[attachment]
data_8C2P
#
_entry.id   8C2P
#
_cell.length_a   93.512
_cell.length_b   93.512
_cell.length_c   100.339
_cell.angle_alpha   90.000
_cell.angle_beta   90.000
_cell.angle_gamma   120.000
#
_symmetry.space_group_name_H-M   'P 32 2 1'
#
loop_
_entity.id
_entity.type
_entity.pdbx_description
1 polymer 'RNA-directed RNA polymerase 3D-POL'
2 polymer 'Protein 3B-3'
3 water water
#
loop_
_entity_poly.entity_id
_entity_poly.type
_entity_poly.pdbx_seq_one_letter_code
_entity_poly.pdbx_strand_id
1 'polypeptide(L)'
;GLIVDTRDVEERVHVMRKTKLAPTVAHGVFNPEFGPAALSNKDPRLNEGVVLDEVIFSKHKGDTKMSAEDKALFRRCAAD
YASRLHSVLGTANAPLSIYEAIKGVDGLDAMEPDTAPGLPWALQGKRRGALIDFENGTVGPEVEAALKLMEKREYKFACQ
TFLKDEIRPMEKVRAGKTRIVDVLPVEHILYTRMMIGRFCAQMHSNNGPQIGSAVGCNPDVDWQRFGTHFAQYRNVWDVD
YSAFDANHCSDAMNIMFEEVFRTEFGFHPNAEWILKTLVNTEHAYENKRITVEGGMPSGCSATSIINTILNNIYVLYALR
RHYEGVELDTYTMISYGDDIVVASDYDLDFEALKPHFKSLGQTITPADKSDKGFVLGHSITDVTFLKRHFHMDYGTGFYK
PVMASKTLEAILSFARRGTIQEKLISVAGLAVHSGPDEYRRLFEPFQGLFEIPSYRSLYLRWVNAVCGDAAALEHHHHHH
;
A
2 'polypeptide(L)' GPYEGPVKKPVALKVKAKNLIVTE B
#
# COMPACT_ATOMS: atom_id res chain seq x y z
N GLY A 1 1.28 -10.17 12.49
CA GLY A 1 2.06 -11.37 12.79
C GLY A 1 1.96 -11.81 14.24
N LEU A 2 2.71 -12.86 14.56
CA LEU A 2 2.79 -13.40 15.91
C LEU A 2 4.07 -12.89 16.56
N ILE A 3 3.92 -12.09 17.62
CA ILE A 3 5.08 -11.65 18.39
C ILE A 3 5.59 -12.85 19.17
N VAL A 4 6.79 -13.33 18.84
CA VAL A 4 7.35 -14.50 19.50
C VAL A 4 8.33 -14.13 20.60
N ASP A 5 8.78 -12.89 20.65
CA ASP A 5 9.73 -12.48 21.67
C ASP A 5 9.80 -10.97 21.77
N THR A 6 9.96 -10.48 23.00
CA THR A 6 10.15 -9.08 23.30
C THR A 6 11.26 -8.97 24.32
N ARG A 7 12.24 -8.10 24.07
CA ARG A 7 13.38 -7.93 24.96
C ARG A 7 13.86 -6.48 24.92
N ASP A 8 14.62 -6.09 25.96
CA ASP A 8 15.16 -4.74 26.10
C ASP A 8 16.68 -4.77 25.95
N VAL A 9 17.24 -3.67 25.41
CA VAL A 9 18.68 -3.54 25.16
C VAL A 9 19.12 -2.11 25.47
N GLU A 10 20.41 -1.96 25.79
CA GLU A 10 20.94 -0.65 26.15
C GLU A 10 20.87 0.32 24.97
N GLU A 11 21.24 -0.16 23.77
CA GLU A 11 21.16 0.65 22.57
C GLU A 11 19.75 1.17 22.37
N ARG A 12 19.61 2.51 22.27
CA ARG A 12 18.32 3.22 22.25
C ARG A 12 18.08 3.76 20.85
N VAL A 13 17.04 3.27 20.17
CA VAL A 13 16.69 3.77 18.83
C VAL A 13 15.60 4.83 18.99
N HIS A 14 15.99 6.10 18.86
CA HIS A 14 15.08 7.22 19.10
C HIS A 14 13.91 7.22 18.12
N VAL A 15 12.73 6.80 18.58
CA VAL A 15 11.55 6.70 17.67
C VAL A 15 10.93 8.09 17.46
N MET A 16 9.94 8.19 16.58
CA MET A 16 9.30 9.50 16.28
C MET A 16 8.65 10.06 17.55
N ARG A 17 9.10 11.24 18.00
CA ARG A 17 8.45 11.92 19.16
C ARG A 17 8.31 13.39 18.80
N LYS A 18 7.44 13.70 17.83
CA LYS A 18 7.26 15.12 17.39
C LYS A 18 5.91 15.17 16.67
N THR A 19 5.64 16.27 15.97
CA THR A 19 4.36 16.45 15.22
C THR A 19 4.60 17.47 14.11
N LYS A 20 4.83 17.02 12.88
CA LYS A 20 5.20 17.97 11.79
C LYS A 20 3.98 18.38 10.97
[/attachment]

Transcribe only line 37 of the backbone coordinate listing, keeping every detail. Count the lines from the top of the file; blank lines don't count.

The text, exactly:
#